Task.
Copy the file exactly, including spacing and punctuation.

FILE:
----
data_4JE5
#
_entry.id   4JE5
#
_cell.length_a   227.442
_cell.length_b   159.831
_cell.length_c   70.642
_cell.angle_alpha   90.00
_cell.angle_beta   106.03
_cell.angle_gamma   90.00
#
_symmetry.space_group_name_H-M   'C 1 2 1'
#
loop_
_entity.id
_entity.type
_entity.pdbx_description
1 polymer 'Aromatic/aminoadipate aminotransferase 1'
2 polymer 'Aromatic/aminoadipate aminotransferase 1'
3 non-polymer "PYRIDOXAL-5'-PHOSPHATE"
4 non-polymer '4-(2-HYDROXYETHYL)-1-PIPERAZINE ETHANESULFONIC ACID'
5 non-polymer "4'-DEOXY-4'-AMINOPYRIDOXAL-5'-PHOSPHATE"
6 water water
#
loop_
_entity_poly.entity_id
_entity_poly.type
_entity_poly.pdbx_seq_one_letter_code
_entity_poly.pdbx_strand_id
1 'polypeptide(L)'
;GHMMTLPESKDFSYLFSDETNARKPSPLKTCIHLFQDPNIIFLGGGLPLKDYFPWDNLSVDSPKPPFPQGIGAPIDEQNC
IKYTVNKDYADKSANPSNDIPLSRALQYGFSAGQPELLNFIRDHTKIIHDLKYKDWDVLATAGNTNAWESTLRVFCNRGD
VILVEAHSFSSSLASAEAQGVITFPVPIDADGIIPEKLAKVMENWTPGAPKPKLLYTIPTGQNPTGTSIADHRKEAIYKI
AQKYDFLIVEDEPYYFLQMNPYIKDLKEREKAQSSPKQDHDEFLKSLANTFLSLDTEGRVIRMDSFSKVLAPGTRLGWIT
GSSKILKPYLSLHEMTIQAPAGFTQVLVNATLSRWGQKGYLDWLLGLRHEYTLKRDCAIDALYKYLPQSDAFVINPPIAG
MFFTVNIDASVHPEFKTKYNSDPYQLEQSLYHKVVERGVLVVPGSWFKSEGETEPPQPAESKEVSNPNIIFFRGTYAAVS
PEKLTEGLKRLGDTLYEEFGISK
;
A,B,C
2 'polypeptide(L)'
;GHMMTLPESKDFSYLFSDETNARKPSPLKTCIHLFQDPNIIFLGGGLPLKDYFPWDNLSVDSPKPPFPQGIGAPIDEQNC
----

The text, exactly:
data_4JE5
#
_entry.id   4JE5
#
_cell.length_a   227.442
_cell.length_b   159.831
_cell.length_c   70.642
_cell.angle_alpha   90.00
_cell.angle_beta   106.03
_cell.angle_gamma   90.00
#
_symmetry.space_group_name_H-M   'C 1 2 1'
#
loop_
_entity.id
_entity.type
_entity.pdbx_description
1 polymer 'Aromatic/aminoadipate aminotransferase 1'
2 polymer 'Aromatic/aminoadipate aminotransferase 1'
3 non-polymer "PYRIDOXAL-5'-PHOSPHATE"
4 non-polymer '4-(2-HYDROXYETHYL)-1-PIPERAZINE ETHANESULFONIC ACID'
5 non-polymer "4'-DEOXY-4'-AMINOPYRIDOXAL-5'-PHOSPHATE"
6 water water
#
loop_
_entity_poly.entity_id
_entity_poly.type
_entity_poly.pdbx_seq_one_letter_code
_entity_poly.pdbx_strand_id
1 'polypeptide(L)'
;GHMMTLPESKDFSYLFSDETNARKPSPLKTCIHLFQDPNIIFLGGGLPLKDYFPWDNLSVDSPKPPFPQGIGAPIDEQNC
IKYTVNKDYADKSANPSNDIPLSRALQYGFSAGQPELLNFIRDHTKIIHDLKYKDWDVLATAGNTNAWESTLRVFCNRGD
VILVEAHSFSSSLASAEAQGVITFPVPIDADGIIPEKLAKVMENWTPGAPKPKLLYTIPTGQNPTGTSIADHRKEAIYKI
AQKYDFLIVEDEPYYFLQMNPYIKDLKEREKAQSSPKQDHDEFLKSLANTFLSLDTEGRVIRMDSFSKVLAPGTRLGWIT
GSSKILKPYLSLHEMTIQAPAGFTQVLVNATLSRWGQKGYLDWLLGLRHEYTLKRDCAIDALYKYLPQSDAFVINPPIAG
MFFTVNIDASVHPEFKTKYNSDPYQLEQSLYHKVVERGVLVVPGSWFKSEGETEPPQPAESKEVSNPNIIFFRGTYAAVS
PEKLTEGLKRLGDTLYEEFGISK
;
A,B,C
2 'polypeptide(L)'
;GHMMTLPESKDFSYLFSDETNARKPSPLKTCIHLFQDPNIIFLGGGLPLKDYFPWDNLSVDSPKPPFPQGIGAPIDEQNC